Using CMake and GCC to Cross-Compile Binaries

8 minute read     Updated:

Rubaiat Hossain %
Rubaiat Hossain

The article provides insights into cross-compiling for ARM64 architectures. Earthly simplifies the process of cross-compilation for those who use CMake. Learn how.

Cross-compilation is the process of compiling your program on a different host than the target system. This enables developers to build binaries for different architectures without using those specific architectures themselves. For example, with cross-compilation, you can compile a binary for ARM-based devices like a Raspberry Pi on your standard x86-64 development machine.

When cross-compiling your software, CMake and the GNU Compiler Collection (GCC) can be helpful. CMake is a robust build system generator that uses configuration files to create cross-compiled binaries, and GCC is a toolchain that includes compilers for various programming languages, including C, C++, Objective C, and Fortran.

In this tutorial, you’ll learn how to build a simple C++ program and then cross-compile it for AArch64 or ARM64-based devices using CMake and GCC.

Building a Simple C++ Program

To start, you need to create a simple C++ program and then build it using Makefiles and GCC. To do this, you need two tools: the GNU make utility and GCC.

Installing GNU Make and GCC

You can install GCC on Debian/Ubuntu using the following command:

sudo apt update && sudo apt install build-essentials

For Red Hat Enterprise Linux (RHEL) and Fedora, use the following command:

sudo dnf groupinstall 'Development Tools'

GNU make comes preinstalled on most Linux distributions. You can check if it’s installed on your machine using the following command:

make --version

If make is not installed, use the following command to install it on Debian/Ubuntu:

sudo apt-get install make

Or for RHEL or Fedora, use this command:

sudo dnf install make

Now that the necessary tools are set up, go ahead and create your C++ program.

Creating and Compiling a C++ Program

Create a new file named hello.cpp and populate it with the following code:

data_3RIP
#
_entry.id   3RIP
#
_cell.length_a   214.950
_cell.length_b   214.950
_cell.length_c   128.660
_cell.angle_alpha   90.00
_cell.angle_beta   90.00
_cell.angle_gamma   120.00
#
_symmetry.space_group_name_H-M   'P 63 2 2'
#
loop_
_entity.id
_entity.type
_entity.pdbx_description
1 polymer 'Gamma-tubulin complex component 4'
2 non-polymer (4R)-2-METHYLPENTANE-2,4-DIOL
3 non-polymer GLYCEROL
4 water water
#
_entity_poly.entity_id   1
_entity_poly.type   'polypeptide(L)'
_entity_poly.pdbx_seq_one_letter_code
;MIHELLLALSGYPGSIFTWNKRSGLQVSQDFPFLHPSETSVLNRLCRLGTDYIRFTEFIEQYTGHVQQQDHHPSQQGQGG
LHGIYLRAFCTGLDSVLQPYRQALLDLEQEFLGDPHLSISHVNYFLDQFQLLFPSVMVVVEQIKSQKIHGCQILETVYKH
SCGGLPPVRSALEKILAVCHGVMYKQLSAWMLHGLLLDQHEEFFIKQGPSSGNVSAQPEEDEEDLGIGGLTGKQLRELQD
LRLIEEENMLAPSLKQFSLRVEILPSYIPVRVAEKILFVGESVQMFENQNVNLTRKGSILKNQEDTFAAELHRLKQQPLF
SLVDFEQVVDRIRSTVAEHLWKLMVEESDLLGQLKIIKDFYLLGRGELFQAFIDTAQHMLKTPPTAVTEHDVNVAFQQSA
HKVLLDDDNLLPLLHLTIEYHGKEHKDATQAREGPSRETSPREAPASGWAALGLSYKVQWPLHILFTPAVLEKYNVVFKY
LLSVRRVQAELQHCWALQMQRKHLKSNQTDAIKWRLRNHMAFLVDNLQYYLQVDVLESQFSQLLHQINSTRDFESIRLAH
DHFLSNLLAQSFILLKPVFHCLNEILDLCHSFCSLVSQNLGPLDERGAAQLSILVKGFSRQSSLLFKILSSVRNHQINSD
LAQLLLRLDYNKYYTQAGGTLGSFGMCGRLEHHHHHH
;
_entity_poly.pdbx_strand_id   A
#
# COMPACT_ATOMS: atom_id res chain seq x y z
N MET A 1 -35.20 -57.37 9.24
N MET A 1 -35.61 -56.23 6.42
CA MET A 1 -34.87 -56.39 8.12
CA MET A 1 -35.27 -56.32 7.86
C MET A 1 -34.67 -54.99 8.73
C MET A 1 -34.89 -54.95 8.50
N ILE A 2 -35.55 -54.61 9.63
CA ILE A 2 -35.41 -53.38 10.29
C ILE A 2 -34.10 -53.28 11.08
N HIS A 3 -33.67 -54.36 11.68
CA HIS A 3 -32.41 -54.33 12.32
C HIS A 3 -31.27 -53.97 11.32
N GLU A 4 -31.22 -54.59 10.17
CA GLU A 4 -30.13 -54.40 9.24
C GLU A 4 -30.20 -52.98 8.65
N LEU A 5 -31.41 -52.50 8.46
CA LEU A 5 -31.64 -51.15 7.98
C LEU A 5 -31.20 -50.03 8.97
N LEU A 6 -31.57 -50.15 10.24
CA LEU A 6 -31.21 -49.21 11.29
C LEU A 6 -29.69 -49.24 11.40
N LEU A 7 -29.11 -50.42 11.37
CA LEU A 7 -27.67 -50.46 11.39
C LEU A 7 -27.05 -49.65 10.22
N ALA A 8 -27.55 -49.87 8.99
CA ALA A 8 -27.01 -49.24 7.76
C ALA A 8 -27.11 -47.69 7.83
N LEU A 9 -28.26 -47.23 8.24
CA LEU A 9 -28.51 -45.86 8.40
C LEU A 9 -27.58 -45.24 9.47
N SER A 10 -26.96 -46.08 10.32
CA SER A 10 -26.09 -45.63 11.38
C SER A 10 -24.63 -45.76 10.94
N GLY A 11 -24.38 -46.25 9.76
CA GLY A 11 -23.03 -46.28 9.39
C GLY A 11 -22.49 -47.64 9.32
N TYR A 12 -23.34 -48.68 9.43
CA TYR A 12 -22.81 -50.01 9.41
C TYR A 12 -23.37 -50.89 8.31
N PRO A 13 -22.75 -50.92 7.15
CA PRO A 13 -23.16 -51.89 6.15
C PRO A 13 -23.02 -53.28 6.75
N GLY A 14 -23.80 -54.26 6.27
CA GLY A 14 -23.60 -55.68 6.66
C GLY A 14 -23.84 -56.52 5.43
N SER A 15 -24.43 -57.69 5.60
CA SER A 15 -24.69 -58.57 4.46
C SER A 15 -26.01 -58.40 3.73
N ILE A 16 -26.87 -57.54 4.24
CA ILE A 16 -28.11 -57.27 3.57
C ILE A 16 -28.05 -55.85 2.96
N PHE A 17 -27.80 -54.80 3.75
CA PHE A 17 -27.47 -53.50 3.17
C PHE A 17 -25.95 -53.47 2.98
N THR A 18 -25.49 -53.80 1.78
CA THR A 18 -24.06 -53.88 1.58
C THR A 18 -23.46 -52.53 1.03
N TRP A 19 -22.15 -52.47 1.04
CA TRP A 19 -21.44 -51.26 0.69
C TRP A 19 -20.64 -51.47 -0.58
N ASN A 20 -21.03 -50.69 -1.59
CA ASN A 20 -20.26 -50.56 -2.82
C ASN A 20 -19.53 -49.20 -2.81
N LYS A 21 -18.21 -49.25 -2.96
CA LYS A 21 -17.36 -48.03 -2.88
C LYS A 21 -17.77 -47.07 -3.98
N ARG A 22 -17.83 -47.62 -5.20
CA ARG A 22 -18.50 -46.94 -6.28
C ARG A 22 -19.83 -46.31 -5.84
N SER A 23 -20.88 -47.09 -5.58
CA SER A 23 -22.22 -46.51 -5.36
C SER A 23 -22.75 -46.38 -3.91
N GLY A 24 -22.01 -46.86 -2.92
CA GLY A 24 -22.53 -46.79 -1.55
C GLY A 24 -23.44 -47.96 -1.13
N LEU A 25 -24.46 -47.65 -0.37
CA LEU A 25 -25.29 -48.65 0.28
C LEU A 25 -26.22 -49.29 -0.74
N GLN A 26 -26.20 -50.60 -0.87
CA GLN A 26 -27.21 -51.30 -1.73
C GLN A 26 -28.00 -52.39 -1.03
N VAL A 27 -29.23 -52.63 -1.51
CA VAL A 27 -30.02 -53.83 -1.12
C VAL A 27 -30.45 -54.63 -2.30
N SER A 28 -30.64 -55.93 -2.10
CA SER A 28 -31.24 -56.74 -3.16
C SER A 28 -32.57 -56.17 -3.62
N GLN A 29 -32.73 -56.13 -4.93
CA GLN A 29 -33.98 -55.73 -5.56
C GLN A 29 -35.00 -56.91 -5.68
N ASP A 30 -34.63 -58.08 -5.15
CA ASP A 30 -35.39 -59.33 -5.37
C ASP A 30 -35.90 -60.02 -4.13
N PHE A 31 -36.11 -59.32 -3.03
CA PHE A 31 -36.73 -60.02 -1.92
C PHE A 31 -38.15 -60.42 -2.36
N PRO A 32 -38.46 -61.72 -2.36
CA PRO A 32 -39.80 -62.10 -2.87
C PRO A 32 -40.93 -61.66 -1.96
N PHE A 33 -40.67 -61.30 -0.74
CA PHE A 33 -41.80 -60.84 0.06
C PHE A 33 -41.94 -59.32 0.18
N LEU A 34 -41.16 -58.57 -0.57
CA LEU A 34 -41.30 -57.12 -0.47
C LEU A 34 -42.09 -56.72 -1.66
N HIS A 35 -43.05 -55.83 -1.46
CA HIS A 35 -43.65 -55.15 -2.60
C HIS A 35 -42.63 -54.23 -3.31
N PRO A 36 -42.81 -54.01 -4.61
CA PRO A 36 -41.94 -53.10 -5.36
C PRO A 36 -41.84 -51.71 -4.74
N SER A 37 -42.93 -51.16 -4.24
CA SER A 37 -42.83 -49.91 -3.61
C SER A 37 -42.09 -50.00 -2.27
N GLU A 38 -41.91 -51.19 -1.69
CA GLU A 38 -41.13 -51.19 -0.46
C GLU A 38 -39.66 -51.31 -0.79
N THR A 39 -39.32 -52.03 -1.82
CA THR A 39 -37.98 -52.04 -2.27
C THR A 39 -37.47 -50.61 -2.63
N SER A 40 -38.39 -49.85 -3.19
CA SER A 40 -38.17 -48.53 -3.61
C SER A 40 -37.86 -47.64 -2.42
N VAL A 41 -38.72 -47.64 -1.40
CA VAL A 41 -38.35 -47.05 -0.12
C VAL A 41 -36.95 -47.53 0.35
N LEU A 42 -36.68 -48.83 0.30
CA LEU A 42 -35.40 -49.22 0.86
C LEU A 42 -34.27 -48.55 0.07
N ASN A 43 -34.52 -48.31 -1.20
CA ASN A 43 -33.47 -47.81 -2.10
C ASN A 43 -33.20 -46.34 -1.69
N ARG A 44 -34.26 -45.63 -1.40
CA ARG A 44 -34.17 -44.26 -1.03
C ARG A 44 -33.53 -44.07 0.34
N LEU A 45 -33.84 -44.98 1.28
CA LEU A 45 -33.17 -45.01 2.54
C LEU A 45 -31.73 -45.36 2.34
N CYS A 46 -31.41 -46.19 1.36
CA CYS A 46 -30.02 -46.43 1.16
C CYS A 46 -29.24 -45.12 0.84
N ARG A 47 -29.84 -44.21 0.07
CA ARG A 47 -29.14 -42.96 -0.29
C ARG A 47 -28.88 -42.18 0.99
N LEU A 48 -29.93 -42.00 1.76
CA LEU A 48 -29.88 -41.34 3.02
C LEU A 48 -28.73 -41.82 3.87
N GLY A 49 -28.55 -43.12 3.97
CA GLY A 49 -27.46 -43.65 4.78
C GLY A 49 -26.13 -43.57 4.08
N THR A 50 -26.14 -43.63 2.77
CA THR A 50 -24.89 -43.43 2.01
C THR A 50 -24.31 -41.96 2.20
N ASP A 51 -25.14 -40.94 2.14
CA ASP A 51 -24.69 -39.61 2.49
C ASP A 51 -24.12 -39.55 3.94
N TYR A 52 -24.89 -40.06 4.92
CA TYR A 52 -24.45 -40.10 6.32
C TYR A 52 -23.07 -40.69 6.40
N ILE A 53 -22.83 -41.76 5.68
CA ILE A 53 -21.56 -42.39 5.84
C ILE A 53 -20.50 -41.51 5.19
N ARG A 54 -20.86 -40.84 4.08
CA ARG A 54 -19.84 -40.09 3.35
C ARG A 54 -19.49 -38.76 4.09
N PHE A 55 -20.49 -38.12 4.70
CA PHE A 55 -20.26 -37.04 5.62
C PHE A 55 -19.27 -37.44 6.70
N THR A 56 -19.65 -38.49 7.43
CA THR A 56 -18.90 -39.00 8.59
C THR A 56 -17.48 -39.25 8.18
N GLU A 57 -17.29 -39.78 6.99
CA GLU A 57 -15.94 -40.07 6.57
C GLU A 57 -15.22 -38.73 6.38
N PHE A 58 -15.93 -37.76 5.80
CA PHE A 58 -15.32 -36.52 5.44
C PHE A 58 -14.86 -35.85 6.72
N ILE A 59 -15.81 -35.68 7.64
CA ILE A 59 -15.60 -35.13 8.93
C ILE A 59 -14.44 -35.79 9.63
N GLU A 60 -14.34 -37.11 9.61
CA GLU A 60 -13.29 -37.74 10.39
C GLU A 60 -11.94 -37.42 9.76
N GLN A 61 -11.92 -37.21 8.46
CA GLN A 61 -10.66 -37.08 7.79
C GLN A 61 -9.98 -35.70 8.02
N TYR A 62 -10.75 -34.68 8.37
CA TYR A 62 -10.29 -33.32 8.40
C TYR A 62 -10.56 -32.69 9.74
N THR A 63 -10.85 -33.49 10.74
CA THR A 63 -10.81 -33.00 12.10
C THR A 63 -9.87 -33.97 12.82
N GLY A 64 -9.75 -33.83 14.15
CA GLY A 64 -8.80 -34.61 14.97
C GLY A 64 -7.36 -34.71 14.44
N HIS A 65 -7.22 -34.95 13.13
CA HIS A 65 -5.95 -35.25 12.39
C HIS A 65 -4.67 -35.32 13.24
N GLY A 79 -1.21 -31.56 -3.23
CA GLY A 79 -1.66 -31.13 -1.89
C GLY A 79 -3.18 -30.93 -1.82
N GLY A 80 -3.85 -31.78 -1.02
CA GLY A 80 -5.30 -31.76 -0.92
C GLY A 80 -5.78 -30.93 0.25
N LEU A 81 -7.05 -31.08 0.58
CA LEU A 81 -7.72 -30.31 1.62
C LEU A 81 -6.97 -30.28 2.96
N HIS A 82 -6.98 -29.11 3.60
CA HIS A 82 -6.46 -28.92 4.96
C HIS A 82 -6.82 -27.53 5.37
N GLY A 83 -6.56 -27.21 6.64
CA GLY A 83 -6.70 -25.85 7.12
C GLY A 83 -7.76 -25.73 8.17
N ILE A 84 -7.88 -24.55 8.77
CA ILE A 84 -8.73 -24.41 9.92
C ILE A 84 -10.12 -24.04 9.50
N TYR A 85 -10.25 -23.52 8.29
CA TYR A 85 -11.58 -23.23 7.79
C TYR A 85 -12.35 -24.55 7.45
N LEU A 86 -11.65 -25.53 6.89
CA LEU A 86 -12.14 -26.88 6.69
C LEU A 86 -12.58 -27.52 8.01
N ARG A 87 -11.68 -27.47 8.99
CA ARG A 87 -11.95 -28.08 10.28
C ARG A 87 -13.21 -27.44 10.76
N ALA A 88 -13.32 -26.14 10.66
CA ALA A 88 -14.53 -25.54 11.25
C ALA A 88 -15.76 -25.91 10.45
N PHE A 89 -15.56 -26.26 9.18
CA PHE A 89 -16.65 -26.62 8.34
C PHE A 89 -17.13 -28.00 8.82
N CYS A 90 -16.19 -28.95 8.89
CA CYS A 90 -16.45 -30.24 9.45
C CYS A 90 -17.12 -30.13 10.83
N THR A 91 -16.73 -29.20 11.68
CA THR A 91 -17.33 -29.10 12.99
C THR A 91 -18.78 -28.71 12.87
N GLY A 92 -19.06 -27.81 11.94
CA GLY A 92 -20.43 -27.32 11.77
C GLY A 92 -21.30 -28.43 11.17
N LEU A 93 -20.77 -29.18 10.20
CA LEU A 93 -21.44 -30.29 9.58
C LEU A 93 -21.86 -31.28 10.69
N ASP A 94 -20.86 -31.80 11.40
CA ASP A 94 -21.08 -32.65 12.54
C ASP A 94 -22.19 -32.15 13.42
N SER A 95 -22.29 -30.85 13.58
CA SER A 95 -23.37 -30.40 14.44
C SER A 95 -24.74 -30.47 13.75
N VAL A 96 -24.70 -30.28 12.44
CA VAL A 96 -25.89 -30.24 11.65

// hello.cpp
#include<iostream>

int main() {
    std::cout << "Hello, World!" << std::endl;

    return 0;
}

This program prints the string Hello, World! onto your console.

Compiling With g++

You can compile the hello.cpp file using g++, the C++ compiler component of GCC:

g++ -o hello hello.cpp

This command generates a new binary executable called hello in your current directory. If you don’t use the -o flag, g++ generates an executable file named a.out instead.

Next, run your program:

./hello

This command should print out the string on your screen:

hello binary

Compiling With Make

Now that you’ve compiled your program with GCC, compile the program with Make, a popular build automation tool that provides granular control over the build process by defining dependencies between files and targets. In doing so, Make can determine the correct order of operations needed to build a project efficiently.

The working procedure of Make revolves around a simple text file called the Makefile. It contains rules that tell Make how to build the project from scratch:

Make diagram

To build your simple C++ program using a Makefile, create a Makefile and populate it with the following:

# Makefile
hello: hello.cpp
    g++ -o hello hello.cpp

clean:
    rm -f hello

This Makefile contains two rules. The first rule specifies that the target is the hello executable and that it depends on hello.cpp. This rule has a single command that uses g++ to compile and link the source file into an executable binary named hello.

The second rule specifies that the target is clean, which uses the rm command to remove the hello executable. It’s important to note that Makefiles use tabs for indentation, not spaces.

Once you verify that your Makefile is formatted correctly, you can run the make command to generate the binary:

make

Make goes through the Makefile and compiles the hello.cpp program using the specified g++ command. Next, delete the generated executable:

make clean

Cross-Compiling With CMake and GCC

Now that you have a simple C++ program running, it’s time to cross-compile it to run on a different architecture using CMake. CMake is a popular tool for managing the build process of C and C++ projects, and it has built-in support for cross-compiling.

Cross-compiling involves configuring CMake to use a cross-compiler and setting the appropriate build settings for the target platform. Once you’ve done that, you can build your project and produce a binary that can be run on the target platform.

To begin, you need to make sure that CMake is installed in your system. If not, you can install it using the following command in Debian/Ubuntu:

sudo apt-get install cmake

Or if you’re working with RHEL or Fedora, use the following command:

sudo dnf install cmake

After you’ve installed CMake, you need to install the following two cross-compilers to produce the target binary for your selected architecture. Here, the selected architecture the target executable runs on is AArch64 and the host that we’ve compiled on thus far is x86-64.

Use the following command to install these compilers on Debian or Ubuntu:

sudo apt-get install gcc-aarch64-linux-gnu
sudo apt-get install g++-aarch64-linux-gnu

Or use this command if you’re using RHEL or Fedora:

sudo dnf install epel-release
sudo dnf install gcc-aarch64-linux-gnu
sudo dnf install gcc-c++-aarch64-linux-gnu

Before using CMake to cross-compile your program, you need to obtain the prebuilt root file system for the ARM64 target system. This contains the libraries, headers, and other files needed to build and run software on the target system. Here, you’ll use the Ubuntu ARM64 image, but you can download a prebuilt image or build one yourself using a tool like debootstrap.